Vinson’s release means that there’s only patient – Dr. Craig Spencer at New York City’s Bellevue Hospital – in the United States with Ebola. The Doctors Without Borders worker was admitted to the hospital on Thursday, six days after arriving back in New York.
New York boy doesn’t have Ebola
A 5-year-old boy who recently visited West Africa and had a fever tested negative for Ebola in New York, health officials said. The boy – who had a respiratory infection, which caused his temperature to spike – is being taken out of isolation, CNN has learned, but he’ll remain at Bellevue Hospital.
Military members quarantined
At least 41 U.S. Army personnel will be monitored for symptoms in Italy after working in West Africa. On Tuesday, a U.S. Army official said 30 members will arrive Wednesday for monitoring. That’s on top of the 11 personnel, including Army Maj. Gen. Darryl A. Williams, who are now in “controlled monitoring” in Italy after setting up the initial U.S. military assistance in West Africa. There was no indication that team members had any symptoms of Ebola, but they will be monitored for 21 days.
New York students attacked
A group of students in the Bronx attacked two peers while yelling “Ebola” at the brothers who had recently returned from Senegal, the boys’ father told CNN affiliate News 12. The New York Department of Education confirms the incident occurred, saying the boys were pushed and shoved.
Quarantined nurse released
A day after she said her human rights were being violated, nurse Kaci Hickox has been released from a New Jersey hospital. Hickox was isolated Friday after spending a month in Sierra Leone helping treat Ebola patients – even though Hickox has repeatedly tested negative for Ebola.
CDC updates quarantine guidelines
The Centers for Disease Control and Prevention released updated guidance for those concerned about exposure to Ebola. “The new guidelines increase the level of protection by outlining different levels of exposure and outlining different public health actions that can be taken for each of those levels of exposure,” CDC Director Dr. Tom Frieden told reporters.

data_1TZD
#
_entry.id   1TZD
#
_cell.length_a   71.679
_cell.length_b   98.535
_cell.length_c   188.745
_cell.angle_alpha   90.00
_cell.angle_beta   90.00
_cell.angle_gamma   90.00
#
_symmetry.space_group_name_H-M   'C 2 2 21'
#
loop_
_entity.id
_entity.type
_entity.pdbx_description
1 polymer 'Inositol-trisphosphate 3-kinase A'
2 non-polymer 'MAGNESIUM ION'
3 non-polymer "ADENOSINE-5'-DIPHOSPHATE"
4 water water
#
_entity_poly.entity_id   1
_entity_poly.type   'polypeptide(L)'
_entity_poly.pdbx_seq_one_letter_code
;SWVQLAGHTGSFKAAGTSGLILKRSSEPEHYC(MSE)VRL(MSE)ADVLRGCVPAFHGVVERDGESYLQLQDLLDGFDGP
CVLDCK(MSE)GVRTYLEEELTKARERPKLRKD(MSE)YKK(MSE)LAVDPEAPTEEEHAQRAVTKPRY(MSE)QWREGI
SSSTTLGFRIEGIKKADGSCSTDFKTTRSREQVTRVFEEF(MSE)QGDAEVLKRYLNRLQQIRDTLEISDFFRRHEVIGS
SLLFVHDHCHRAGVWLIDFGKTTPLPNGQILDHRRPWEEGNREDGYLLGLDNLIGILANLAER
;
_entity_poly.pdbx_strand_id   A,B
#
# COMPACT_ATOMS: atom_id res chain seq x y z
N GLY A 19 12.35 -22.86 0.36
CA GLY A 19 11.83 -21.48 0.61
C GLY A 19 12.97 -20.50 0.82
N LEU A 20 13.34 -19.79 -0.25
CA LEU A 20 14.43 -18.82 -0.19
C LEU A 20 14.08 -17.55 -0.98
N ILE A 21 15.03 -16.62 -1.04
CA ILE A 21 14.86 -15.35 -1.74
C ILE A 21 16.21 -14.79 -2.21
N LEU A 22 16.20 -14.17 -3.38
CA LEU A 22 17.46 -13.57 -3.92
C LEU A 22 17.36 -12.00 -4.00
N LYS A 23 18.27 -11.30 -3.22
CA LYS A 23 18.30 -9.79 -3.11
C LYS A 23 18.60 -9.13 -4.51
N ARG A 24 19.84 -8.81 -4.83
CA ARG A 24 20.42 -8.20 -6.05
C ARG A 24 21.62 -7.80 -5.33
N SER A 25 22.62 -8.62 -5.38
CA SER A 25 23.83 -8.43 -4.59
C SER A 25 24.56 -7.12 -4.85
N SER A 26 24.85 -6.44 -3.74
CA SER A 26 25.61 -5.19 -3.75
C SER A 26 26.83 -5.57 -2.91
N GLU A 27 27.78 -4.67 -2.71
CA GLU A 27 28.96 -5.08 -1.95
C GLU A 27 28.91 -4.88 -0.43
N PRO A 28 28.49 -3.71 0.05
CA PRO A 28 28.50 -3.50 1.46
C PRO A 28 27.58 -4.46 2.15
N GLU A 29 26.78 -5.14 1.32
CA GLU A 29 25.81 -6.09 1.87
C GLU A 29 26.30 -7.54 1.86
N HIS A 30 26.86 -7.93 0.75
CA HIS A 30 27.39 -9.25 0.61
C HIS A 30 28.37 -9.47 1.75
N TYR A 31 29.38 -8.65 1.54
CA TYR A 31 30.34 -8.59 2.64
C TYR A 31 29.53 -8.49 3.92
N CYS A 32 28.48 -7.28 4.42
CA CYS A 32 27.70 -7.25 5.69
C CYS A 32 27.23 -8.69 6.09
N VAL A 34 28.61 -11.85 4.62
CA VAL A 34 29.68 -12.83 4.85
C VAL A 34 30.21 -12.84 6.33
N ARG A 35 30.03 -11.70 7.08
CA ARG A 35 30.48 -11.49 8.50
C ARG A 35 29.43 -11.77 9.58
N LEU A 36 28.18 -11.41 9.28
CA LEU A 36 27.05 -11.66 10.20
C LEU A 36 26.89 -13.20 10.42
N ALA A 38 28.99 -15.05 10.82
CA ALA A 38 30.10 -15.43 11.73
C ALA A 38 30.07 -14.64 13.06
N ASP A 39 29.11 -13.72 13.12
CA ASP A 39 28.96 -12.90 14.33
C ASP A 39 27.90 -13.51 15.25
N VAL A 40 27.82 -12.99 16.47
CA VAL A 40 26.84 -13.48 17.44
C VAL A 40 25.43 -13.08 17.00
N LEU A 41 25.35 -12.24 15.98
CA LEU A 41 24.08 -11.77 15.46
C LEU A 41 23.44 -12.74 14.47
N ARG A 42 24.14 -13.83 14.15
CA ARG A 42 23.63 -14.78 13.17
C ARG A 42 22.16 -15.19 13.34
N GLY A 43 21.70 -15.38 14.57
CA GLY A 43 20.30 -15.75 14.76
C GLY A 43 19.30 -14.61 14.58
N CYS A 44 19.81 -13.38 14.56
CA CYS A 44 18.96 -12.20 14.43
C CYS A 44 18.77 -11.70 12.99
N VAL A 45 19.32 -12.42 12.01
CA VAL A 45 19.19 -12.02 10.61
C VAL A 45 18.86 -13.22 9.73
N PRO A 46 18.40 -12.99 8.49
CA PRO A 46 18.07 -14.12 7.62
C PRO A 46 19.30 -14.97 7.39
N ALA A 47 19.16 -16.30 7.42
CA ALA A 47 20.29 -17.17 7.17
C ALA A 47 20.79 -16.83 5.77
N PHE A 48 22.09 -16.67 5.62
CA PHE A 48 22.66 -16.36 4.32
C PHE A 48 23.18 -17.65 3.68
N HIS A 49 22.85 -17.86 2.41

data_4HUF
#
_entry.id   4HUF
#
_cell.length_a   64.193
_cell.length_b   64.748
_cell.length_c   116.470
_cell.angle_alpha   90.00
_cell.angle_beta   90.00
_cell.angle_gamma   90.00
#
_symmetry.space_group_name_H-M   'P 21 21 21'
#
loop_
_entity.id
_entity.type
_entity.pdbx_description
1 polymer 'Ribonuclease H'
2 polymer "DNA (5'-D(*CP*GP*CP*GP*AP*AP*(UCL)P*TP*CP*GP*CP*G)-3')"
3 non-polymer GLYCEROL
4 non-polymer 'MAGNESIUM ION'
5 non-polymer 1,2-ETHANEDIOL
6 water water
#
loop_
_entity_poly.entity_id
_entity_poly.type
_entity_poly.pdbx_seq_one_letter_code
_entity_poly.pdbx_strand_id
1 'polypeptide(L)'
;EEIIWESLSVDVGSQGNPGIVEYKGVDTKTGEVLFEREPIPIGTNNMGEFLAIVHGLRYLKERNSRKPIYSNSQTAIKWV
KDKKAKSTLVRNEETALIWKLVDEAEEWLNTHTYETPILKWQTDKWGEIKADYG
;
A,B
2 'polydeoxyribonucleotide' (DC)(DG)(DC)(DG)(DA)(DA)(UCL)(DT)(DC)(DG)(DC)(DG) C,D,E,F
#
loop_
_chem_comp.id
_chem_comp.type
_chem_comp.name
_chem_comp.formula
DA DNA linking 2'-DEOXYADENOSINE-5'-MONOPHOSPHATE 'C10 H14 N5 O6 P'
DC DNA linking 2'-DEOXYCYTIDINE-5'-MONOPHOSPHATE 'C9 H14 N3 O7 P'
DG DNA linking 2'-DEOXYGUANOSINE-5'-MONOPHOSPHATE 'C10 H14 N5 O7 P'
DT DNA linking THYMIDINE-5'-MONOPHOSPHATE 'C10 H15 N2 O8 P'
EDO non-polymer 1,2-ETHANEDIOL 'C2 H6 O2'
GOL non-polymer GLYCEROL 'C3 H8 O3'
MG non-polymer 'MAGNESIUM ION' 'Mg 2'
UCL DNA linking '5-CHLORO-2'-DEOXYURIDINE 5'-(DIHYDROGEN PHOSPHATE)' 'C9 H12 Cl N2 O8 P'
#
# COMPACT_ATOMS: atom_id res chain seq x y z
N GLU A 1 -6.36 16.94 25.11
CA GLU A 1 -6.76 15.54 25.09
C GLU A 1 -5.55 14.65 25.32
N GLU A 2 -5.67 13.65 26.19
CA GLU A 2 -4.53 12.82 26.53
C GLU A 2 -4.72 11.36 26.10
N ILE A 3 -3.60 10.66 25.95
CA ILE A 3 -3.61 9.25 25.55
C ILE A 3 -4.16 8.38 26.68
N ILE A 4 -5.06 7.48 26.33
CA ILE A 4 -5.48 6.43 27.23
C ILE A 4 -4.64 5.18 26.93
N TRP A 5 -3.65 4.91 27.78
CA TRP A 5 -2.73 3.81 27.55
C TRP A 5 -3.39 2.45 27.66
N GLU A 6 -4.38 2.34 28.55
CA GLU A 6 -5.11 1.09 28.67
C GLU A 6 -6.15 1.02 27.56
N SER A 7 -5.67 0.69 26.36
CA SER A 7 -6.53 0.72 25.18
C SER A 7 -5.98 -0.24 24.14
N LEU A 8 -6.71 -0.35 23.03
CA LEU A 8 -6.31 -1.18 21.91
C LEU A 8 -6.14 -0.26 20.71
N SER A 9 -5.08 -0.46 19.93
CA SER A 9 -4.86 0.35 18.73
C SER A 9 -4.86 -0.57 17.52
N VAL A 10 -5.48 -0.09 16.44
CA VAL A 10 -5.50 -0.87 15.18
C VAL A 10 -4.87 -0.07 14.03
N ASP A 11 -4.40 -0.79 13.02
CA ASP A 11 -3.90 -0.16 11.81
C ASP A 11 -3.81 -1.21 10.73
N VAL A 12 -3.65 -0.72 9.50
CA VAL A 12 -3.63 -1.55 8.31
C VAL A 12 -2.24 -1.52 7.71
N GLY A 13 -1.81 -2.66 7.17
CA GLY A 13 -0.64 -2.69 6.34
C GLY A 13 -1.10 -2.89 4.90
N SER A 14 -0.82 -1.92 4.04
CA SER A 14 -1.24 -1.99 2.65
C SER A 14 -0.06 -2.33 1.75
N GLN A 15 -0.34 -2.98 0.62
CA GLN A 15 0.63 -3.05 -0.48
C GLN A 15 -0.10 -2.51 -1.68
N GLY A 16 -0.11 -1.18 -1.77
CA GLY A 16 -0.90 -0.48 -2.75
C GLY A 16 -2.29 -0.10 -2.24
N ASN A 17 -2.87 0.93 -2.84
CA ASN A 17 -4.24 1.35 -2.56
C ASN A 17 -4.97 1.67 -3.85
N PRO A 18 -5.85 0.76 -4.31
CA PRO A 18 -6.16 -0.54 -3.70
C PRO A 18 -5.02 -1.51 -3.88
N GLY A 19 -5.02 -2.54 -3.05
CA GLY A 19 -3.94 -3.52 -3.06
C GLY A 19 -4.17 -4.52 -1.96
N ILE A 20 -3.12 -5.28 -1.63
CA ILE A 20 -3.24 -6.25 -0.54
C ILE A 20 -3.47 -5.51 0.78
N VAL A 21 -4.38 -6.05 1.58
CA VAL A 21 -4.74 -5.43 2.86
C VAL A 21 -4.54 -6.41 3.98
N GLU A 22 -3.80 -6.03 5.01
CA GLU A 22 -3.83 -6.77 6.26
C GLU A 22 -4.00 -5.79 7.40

France details help for Guinea
French President Francois Hollande announced Tuesday what he called a “comprehensive plan” to help combat Ebola centered on France’s former colony of Guinea. France’s contributions will include up to 20 million euros ($25.5 million) in funding, opening up a 200-bed, Red Cross-operated medical facility in Guinea around mid-November and establish two training centers in France and Guinea for health care workers.
Swiss authorities approve Ebola vaccine
The World Health Organization said Swissmedic, the Swiss regulatory agency for therapeutic products, has approved an Ebola vaccine trial at Lausanne University Hospital. That means the vaccine can be used on about 120 people in Lausanne. Other trials are also taking place in the United States, the United Kingdom and Mali.
Australia tightens travel from West African countries
Australia has stopped processing visa applications from Guinea, Sierra Leone and Liberia, Immigration and Border Protection Minister Scott Morrison said.
He added that those who hold permanent Australian visas based in those countries would be subject to a mandatory, three-week quarantine process before their departure from those countries.
CNN’s Barbara Starr, Emma Lacey-Bordeaux and Euan McKirdy contributed to this report.